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..code details

In this page I will explore more in details how the Aequilibrium code has been developed.

First we need to graphically render the fishes.. this is done with a simple piece of code taken from a mouse tail example in the processing sketchbook folder. A series of circles are drawn from a starting point. Each circle is smaller that the previous and is traslated a few pixel in order to create a tail effect. Than we added some alpha transparency and linked the circle starting point to our fish position.

These lines are in the main Fish class function called update()

for(int i=1; i
mx[i-1] = mx[i];
my[i-1] = my[i];
mx[num-1] = posx;
my[num-1] = posy;


The last line render(); call the separate function render that draws the fish:

void render() {
for(int i=0; i
fill (80, 100, 150, 20);
ellipse(mx[i], my[i], i, i);

In order to create a fish and to make it moving we need to know a random starting position for the fish and an orientation angle.
We use the orientation angle to control the x and y speed of the fish because x and y increments need to change differently depending on the direction the fish is following. To do this we use the sine and cosine function. If we consider a circle with a radius of 1 and a given angle alpha we know that sine(alpha) is equal to the x value of the segment drawn from the circle’s center (with alpha angle) and that cosine(alpha) is equal to the same segment y value.


We can than use these two values as incremental factors to control the x and y speed of the fish. Here is the code:

yalpha = sin(radians(fishangle-90+inview));
xalpha = cos(radians(fishangle-90+inview));

posx = posx + (xalpha*speed) + tailmovx/2;
posy = posy + (yalpha*speed) + tailmovy/2;

In the last two lines you can see two unknown variables named tailmovx and tailmovy. I created then to add the tail a fish-like movement.
They work in this way:

float xtail() {
float xcostail;
float m = (millis())%360;
xcostail = cos(radians(m));

float ytail() {
float ycostail;
float m = (millis())%360;
ycostail = sin(radians(m));

I declare a float variable called m containg a milliseconds counter. The counter starts when the fish is rendered for the first time and return to 0 value everytime it reaches 360 (this is done with the modulo function %360 at the end).
I calculate the sine of this value (of course cosine for the y value) and obtain another factor to add to the x and y speed.. this value changes every millisecond giving the tail movement.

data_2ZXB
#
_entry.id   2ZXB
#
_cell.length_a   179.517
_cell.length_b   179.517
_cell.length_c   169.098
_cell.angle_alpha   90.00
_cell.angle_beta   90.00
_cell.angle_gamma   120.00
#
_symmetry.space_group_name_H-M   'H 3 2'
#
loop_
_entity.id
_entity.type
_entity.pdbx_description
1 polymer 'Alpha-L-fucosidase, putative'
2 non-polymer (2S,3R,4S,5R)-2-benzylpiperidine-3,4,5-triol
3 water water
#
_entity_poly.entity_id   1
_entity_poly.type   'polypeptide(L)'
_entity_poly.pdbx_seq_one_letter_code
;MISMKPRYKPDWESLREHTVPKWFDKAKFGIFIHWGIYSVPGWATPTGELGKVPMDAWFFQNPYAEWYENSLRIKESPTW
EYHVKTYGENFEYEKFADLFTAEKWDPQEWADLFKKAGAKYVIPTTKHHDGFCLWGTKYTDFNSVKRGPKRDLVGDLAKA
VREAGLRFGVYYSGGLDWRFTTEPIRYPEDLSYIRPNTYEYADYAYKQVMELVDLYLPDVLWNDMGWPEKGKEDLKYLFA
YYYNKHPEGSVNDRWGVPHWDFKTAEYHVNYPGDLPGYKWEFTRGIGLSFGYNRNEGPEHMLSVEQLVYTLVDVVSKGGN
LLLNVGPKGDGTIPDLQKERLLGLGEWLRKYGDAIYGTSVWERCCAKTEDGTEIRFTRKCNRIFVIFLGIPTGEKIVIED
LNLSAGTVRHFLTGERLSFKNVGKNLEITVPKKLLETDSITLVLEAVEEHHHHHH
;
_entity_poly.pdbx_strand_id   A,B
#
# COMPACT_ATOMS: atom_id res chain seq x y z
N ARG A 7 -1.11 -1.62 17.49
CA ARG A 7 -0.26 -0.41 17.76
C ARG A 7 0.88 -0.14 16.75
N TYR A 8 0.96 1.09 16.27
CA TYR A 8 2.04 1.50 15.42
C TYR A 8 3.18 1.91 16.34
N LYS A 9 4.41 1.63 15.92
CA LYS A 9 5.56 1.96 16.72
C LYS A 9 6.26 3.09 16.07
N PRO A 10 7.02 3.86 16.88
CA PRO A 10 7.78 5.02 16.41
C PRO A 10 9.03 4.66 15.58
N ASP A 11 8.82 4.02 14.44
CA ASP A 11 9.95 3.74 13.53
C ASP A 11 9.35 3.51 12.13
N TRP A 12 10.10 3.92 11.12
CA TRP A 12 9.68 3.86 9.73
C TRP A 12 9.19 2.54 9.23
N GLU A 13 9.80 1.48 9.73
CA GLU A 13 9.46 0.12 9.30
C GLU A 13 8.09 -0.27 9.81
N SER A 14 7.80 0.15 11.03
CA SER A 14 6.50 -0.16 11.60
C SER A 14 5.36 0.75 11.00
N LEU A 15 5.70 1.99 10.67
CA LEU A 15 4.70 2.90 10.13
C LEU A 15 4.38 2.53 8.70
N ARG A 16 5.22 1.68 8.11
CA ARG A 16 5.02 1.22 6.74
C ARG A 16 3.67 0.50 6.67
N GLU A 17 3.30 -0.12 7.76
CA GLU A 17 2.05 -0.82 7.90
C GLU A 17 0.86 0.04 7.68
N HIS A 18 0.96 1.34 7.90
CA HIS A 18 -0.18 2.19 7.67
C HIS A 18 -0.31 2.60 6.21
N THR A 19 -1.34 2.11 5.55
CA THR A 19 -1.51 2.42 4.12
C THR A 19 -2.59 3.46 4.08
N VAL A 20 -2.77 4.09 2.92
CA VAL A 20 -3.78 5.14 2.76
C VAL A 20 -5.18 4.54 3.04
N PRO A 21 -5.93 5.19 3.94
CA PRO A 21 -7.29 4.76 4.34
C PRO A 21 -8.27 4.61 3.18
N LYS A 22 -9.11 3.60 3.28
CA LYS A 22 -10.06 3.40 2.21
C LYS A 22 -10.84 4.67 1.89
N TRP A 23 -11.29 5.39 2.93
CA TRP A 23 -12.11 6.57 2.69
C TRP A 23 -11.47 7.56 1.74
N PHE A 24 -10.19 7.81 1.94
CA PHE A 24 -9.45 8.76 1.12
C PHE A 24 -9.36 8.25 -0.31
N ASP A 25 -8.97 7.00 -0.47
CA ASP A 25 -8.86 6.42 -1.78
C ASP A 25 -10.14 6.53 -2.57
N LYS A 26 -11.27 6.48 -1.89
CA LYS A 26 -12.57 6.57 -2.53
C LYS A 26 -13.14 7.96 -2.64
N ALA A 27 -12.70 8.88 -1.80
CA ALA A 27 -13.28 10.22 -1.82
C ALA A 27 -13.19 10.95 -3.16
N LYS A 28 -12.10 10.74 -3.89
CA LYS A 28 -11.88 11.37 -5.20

Fishes apparently move in a rondam way.. to simulate a bit of randomness I used this little if cycle:

int l = floor(random(0,12));

if ( l == 6) {
fishangle = fishangle + random(-40,40);

The application while running keeps generating random integer numbers between 0 and 12.. only when the generated number is equal to 6 (but it could any other number in the range) the fish orientation angle changes instantly.

Fishes need to become aware of a “target” position in order to try to avoid it or to follow it. To do this I use two basic functions: the absolute distance between the fish ant the target and the difference between the fish’s angle and the target’s angle calculated with the arctan function.
Arctan is a quite complex function (at least becouse it is limitied between -PI/2 and PI/2).. you can find more explanation here in wikipedia. Basically it is the inverse function that calculates the angle from the tanget segment. In this case the application calculates the absolute distance between the fish and the target. If the distance is less than a arbitrary value (in this case 350px) the insight function is called.
The insight function uses the target x and y position to calculate the arctan and gets the target angle value. Than a series af if cycle check the difference between the fish’s angle and the target’s angle and progressively adjust the fish’s angle in order to reduce the difference (if we want the fish to get closer to the target) or to increase the difference (in we want the fish to avoid the target).
Unfortunatly as I said before arctan is a difficult function and we needed more if cycles to control the position. In this case we simply added more controls checking case by case how the values where changing.. even if this is not a real mathematical approach.

if (distance < 350) {


void inview(float myangle, float targetangle, float viewangle, float tempturnspeed) {

float d = 0;
float leftSD = (myangle-viewangle);
float rightSD = (myangle+viewangle);

if (targetangle > leftSD && targetangle < rightSD) {
if (targetangle > myangle) {
fishangle = (fishangle - tempturnspeed)%360;
else if (targetangle < myangle) {
fishangle = (fishangle + tempturnspeed)%360;
else if (( leftSD < 0) && (targetangle > (myangle+180))) {

float temptargetangle = targetangle - 360;
if (temptargetangle > leftSD && temptargetangle < rightSD) {
fishangle = (fishangle + tempturnspeed)%360;

else if (rightSD > 360) {
targetangle = targetangle + 360;
if (targetangle > leftSD && targetangle < rightSD) {
fishangle = (fishangle - tempturnspeed)%360;
else {

These are only a few bites of the aequilibrium application with some suggestions about the way we solved our problems. There are probably other possible solutions and the code is not so precise. Probably the best way to understand these pieces of code is to analyze them with processing, modifying them and playing with them. It is possible that the same functions can be used with other objects.

I want to thank Durrell Bishop for his help with this code.

> Download .zip folder with aequilibrium code.

> Experience Aequilibrium with your mouse.

> Watch the prototype video on youtube.

> Next.

> Back to aequilibrium.